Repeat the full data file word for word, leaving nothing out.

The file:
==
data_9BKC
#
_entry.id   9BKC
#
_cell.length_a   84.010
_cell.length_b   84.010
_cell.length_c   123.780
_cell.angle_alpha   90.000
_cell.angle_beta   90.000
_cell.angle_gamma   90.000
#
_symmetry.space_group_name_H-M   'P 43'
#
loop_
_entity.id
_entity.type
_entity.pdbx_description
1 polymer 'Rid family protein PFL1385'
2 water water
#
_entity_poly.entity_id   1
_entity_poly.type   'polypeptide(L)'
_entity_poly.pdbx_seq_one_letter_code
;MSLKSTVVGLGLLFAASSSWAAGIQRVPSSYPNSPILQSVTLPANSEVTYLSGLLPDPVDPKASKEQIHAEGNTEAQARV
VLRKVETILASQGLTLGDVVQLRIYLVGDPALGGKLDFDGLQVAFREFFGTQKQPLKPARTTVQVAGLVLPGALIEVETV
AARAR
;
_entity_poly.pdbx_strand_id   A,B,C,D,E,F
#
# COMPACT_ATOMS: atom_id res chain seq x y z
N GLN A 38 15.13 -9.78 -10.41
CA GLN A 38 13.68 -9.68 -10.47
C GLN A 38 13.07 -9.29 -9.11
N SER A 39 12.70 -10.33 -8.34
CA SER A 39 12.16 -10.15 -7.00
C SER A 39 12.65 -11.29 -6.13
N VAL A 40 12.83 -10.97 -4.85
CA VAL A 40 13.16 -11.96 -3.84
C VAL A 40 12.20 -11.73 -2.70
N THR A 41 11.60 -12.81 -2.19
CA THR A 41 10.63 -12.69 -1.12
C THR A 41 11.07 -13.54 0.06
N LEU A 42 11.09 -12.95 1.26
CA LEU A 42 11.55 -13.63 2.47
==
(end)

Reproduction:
data_9BKC
#
_entry.id   9BKC
#
_cell.length_a   84.010
_cell.length_b   84.010
_cell.length_c   123.780
_cell.angle_alpha   90.000
_cell.angle_beta   90.000
_cell.angle_gamma   90.000
#
_symmetry.space_group_name_H-M   'P 43'
#
loop_
_entity.id
_entity.type
_entity.pdbx_description
1 polymer 'Rid family protein PFL1385'
2 water water
#
_entity_poly.entity_id   1
_entity_poly.type   'polypeptide(L)'
_entity_poly.pdbx_seq_one_letter_code
;MSLKSTVVGLGLLFAASSSWAAGIQRVPSSYPNSPILQSVTLPANSEVTYLSGLLPDPVDPKASKEQIHAEGNTEAQARV
VLRKVETILASQGLTLGDVVQLRIYLVGDPALGGKLDFDGLQVAFREFFGTQKQPLKPARTTVQVAGLVLPGALIEVETV
AARAR
;
_entity_poly.pdbx_strand_id   A,B,C,D,E,F
#
# COMPACT_ATOMS: atom_id res chain seq x y z
N GLN A 38 15.13 -9.78 -10.41
CA GLN A 38 13.68 -9.68 -10.47
C GLN A 38 13.07 -9.29 -9.11
N SER A 39 12.70 -10.33 -8.34
CA SER A 39 12.16 -10.15 -7.00
C SER A 39 12.65 -11.29 -6.13
N VAL A 40 12.83 -10.97 -4.85
CA VAL A 40 13.16 -11.96 -3.84
C VAL A 40 12.20 -11.73 -2.70
N THR A 41 11.60 -12.81 -2.19
CA THR A 41 10.63 -12.69 -1.12
C THR A 41 11.07 -13.54 0.06
N LEU A 42 11.09 -12.95 1.26
CA LEU A 42 11.55 -13.63 2.47